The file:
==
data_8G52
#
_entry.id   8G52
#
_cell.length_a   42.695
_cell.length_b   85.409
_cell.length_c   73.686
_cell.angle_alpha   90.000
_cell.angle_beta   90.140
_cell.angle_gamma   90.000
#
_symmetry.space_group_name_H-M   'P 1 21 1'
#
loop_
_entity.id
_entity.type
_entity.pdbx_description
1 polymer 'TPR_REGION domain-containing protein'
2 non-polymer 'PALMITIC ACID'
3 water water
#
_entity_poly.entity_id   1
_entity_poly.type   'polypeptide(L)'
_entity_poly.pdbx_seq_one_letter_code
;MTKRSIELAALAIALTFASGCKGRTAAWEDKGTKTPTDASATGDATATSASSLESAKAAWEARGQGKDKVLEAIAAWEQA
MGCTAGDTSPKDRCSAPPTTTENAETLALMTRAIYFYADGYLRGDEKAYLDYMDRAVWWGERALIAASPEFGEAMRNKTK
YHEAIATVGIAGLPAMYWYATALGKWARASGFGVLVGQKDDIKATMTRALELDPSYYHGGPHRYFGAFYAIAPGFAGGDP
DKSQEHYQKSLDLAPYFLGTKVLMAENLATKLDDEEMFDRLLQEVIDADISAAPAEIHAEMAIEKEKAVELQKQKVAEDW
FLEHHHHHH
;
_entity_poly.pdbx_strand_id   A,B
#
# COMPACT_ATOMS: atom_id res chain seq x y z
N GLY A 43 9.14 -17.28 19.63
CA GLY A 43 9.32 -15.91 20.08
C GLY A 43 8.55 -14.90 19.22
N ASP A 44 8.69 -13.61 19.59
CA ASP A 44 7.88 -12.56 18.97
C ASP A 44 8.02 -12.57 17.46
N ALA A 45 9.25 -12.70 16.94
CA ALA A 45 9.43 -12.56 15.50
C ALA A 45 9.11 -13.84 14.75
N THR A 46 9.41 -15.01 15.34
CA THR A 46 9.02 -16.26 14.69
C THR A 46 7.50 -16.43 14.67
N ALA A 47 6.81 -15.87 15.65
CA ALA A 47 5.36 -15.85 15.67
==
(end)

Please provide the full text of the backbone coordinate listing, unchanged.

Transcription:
data_8G52
#
_entry.id   8G52
#
_cell.length_a   42.695
_cell.length_b   85.409
_cell.length_c   73.686
_cell.angle_alpha   90.000
_cell.angle_beta   90.140
_cell.angle_gamma   90.000
#
_symmetry.space_group_name_H-M   'P 1 21 1'
#
loop_
_entity.id
_entity.type
_entity.pdbx_description
1 polymer 'TPR_REGION domain-containing protein'
2 non-polymer 'PALMITIC ACID'
3 water water
#
_entity_poly.entity_id   1
_entity_poly.type   'polypeptide(L)'
_entity_poly.pdbx_seq_one_letter_code
;MTKRSIELAALAIALTFASGCKGRTAAWEDKGTKTPTDASATGDATATSASSLESAKAAWEARGQGKDKVLEAIAAWEQA
MGCTAGDTSPKDRCSAPPTTTENAETLALMTRAIYFYADGYLRGDEKAYLDYMDRAVWWGERALIAASPEFGEAMRNKTK
YHEAIATVGIAGLPAMYWYATALGKWARASGFGVLVGQKDDIKATMTRALELDPSYYHGGPHRYFGAFYAIAPGFAGGDP
DKSQEHYQKSLDLAPYFLGTKVLMAENLATKLDDEEMFDRLLQEVIDADISAAPAEIHAEMAIEKEKAVELQKQKVAEDW
FLEHHHHHH
;
_entity_poly.pdbx_strand_id   A,B
#
# COMPACT_ATOMS: atom_id res chain seq x y z
N GLY A 43 9.14 -17.28 19.63
CA GLY A 43 9.32 -15.91 20.08
C GLY A 43 8.55 -14.90 19.22
N ASP A 44 8.69 -13.61 19.59
CA ASP A 44 7.88 -12.56 18.97
C ASP A 44 8.02 -12.57 17.46
N ALA A 45 9.25 -12.70 16.94
CA ALA A 45 9.43 -12.56 15.50
C ALA A 45 9.11 -13.84 14.75
N THR A 46 9.41 -15.01 15.34
CA THR A 46 9.02 -16.26 14.69
C THR A 46 7.50 -16.43 14.67
N ALA A 47 6.81 -15.87 15.65
CA ALA A 47 5.36 -15.85 15.67